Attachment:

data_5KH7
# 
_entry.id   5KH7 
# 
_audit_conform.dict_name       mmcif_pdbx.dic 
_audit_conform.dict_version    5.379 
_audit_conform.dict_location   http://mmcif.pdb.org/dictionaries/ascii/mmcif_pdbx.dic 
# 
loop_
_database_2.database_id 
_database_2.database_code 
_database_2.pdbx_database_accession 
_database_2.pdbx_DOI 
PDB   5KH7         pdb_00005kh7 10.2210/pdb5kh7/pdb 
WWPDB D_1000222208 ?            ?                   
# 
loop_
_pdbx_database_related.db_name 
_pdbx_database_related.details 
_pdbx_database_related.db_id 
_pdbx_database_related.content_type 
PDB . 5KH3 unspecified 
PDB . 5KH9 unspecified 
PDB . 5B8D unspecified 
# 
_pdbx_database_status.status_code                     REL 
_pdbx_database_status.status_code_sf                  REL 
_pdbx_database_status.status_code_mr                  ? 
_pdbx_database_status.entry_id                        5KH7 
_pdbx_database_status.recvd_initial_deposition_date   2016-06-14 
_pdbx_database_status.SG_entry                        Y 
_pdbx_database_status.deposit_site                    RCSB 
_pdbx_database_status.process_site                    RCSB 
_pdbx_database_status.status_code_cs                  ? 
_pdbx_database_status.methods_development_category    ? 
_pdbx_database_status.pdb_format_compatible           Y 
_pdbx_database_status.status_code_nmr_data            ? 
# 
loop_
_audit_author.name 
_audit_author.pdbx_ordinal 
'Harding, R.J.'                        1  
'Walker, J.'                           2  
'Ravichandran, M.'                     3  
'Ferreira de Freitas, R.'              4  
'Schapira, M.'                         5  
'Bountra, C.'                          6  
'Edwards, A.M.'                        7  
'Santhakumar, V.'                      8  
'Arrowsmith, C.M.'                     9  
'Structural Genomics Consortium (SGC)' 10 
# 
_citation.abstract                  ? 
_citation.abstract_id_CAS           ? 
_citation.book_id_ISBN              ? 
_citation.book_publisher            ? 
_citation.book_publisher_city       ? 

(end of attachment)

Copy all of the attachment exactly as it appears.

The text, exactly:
data_5KH7
# 
_entry.id   5KH7 
# 
_audit_conform.dict_name       mmcif_pdbx.dic 
_audit_conform.dict_version    5.379 
_audit_conform.dict_location   http://mmcif.pdb.org/dictionaries/ascii/mmcif_pdbx.dic 
# 
loop_
_database_2.database_id 
_database_2.database_code 
_database_2.pdbx_database_accession 
_database_2.pdbx_DOI 
PDB   5KH7         pdb_00005kh7 10.2210/pdb5kh7/pdb 
WWPDB D_1000222208 ?            ?                   
# 
loop_
_pdbx_database_related.db_name 
_pdbx_database_related.details 
_pdbx_database_related.db_id 
_pdbx_database_related.content_type 
PDB . 5KH3 unspecified 
PDB . 5KH9 unspecified 
PDB . 5B8D unspecified 
# 
_pdbx_database_status.status_code                     REL 
_pdbx_database_status.status_code_sf                  REL 
_pdbx_database_status.status_code_mr                  ? 
_pdbx_database_status.entry_id                        5KH7 
_pdbx_database_status.recvd_initial_deposition_date   2016-06-14 
_pdbx_database_status.SG_entry                        Y 
_pdbx_database_status.deposit_site                    RCSB 
_pdbx_database_status.process_site                    RCSB 
_pdbx_database_status.status_code_cs                  ? 
_pdbx_database_status.methods_development_category    ? 
_pdbx_database_status.pdb_format_compatible           Y 
_pdbx_database_status.status_code_nmr_data            ? 
# 
loop_
_audit_author.name 
_audit_author.pdbx_ordinal 
'Harding, R.J.'                        1  
'Walker, J.'                           2  
'Ravichandran, M.'                     3  
'Ferreira de Freitas, R.'              4  
'Schapira, M.'                         5  
'Bountra, C.'                          6  
'Edwards, A.M.'                        7  
'Santhakumar, V.'                      8  
'Arrowsmith, C.M.'                     9  
'Structural Genomics Consortium (SGC)' 10 
# 
_citation.abstract                  ? 
_citation.abstract_id_CAS           ? 
_citation.book_id_ISBN              ? 
_citation.book_publisher            ? 
_citation.book_publisher_city       ? 